I would order the European equivalent book on my next Amazon order.

On the way out she was grateful enough to FINALLY ask, “What’s a Grecian Urn?”
Was I able to give the proper comeback in a state of exhaustion and near dehydration?
You bet your bippy!

Thanks to her newfound excellent navigation skills we exited the city in another low traffic drive.  While far less experienced in an automobile, she has one advantage over her mother as a navigator.  Anabelle leaves her eyes open when we drive in Manhattan.

We stopped, burned out and starving, at the traditional On the Border for what can only be described as ludicrously too much Mexican food.

Our only trouble was the waiter being unable to understand Anabelle’s correct pronunciation of Spanish dishes. Luckily I was there to mangle the names into a form he could recognize.

We rolled out of the restaurant, stopped at Shop Rite for supplies, and went home to collapse and watch Chopped After Hours and Junior.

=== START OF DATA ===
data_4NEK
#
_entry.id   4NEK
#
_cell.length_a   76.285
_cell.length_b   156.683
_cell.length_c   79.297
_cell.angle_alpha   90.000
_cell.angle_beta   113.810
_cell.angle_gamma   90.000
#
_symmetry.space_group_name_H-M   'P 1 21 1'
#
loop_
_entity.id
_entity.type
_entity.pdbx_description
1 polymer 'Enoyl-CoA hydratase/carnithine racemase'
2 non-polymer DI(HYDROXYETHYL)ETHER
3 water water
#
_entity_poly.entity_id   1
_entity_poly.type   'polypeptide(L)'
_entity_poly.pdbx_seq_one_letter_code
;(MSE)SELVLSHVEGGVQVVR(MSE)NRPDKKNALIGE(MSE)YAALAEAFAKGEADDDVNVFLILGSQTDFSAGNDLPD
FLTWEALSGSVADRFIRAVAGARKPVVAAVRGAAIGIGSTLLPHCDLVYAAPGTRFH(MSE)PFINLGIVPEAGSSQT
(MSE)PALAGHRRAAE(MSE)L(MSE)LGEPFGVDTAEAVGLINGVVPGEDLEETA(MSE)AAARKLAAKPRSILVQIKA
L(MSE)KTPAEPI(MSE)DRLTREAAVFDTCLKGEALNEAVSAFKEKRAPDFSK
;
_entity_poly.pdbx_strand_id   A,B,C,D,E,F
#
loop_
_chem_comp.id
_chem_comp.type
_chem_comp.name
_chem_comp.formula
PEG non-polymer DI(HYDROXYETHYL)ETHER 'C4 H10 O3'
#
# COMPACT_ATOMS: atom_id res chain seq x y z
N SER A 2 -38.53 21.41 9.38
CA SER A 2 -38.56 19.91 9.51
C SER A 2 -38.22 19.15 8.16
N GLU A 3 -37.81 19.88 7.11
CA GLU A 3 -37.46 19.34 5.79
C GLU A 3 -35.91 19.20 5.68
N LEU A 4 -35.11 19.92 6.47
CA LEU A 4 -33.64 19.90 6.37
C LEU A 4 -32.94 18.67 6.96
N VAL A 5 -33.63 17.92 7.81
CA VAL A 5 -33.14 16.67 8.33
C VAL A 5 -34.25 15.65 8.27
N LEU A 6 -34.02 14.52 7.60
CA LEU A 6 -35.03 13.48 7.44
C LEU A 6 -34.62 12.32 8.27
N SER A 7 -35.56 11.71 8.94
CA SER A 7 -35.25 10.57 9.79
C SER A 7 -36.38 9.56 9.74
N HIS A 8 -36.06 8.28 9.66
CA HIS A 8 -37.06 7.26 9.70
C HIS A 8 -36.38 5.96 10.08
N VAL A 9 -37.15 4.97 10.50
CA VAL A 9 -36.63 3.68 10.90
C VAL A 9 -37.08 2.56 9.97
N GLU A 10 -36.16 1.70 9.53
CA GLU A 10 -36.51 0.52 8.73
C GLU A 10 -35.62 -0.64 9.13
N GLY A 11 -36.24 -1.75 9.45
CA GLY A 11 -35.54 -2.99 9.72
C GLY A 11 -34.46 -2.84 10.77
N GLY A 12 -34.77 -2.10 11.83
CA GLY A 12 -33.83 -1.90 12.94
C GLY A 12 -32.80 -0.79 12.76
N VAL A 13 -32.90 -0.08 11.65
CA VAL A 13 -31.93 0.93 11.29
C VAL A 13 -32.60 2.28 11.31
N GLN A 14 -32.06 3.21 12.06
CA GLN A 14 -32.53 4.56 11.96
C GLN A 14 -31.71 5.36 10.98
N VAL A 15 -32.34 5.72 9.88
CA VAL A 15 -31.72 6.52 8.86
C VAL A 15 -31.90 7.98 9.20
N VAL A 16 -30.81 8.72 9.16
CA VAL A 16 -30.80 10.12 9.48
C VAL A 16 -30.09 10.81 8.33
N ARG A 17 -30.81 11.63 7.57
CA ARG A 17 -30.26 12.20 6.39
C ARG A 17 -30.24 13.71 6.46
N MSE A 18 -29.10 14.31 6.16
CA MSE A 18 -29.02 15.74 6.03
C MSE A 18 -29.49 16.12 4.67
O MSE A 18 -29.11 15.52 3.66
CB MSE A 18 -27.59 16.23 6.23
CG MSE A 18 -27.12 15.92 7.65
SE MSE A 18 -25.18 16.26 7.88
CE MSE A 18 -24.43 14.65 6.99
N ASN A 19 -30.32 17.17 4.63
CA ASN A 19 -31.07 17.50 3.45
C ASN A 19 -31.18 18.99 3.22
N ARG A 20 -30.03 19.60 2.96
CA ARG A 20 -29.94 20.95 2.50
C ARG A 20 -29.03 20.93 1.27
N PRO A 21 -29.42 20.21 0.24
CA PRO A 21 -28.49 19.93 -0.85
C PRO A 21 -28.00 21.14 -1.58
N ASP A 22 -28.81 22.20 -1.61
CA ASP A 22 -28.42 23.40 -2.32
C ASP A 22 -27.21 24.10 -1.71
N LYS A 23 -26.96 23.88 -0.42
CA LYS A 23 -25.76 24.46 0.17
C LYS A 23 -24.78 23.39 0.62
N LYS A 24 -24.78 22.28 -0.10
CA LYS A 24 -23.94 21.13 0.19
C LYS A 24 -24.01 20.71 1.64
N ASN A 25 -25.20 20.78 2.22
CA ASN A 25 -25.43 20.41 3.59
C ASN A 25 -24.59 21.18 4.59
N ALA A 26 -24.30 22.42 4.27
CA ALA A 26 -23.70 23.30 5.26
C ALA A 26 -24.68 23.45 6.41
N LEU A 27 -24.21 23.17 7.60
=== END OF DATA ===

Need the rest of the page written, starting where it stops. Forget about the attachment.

I think I was a little tired, as I totally snapped when one kid mentioned being from NyywOrleans for the millionth time.  Something along the lines of:

“WE KNOW!!!! WE KNOW!!!! 

Only as a ten minute rant, until Anabelle had to pause the show and run to the bathroom.

She went to bed, and I did some laundry and exercised watching Predators for the second time in less than a month.

Seriously, how did no one let me know Robert Rodriguez was behind that film?

Of course I couldn’t only watch part of it while on the bike and continue the next night, so by the time I got the clothes on the line and myself into bed, it was Three AM again.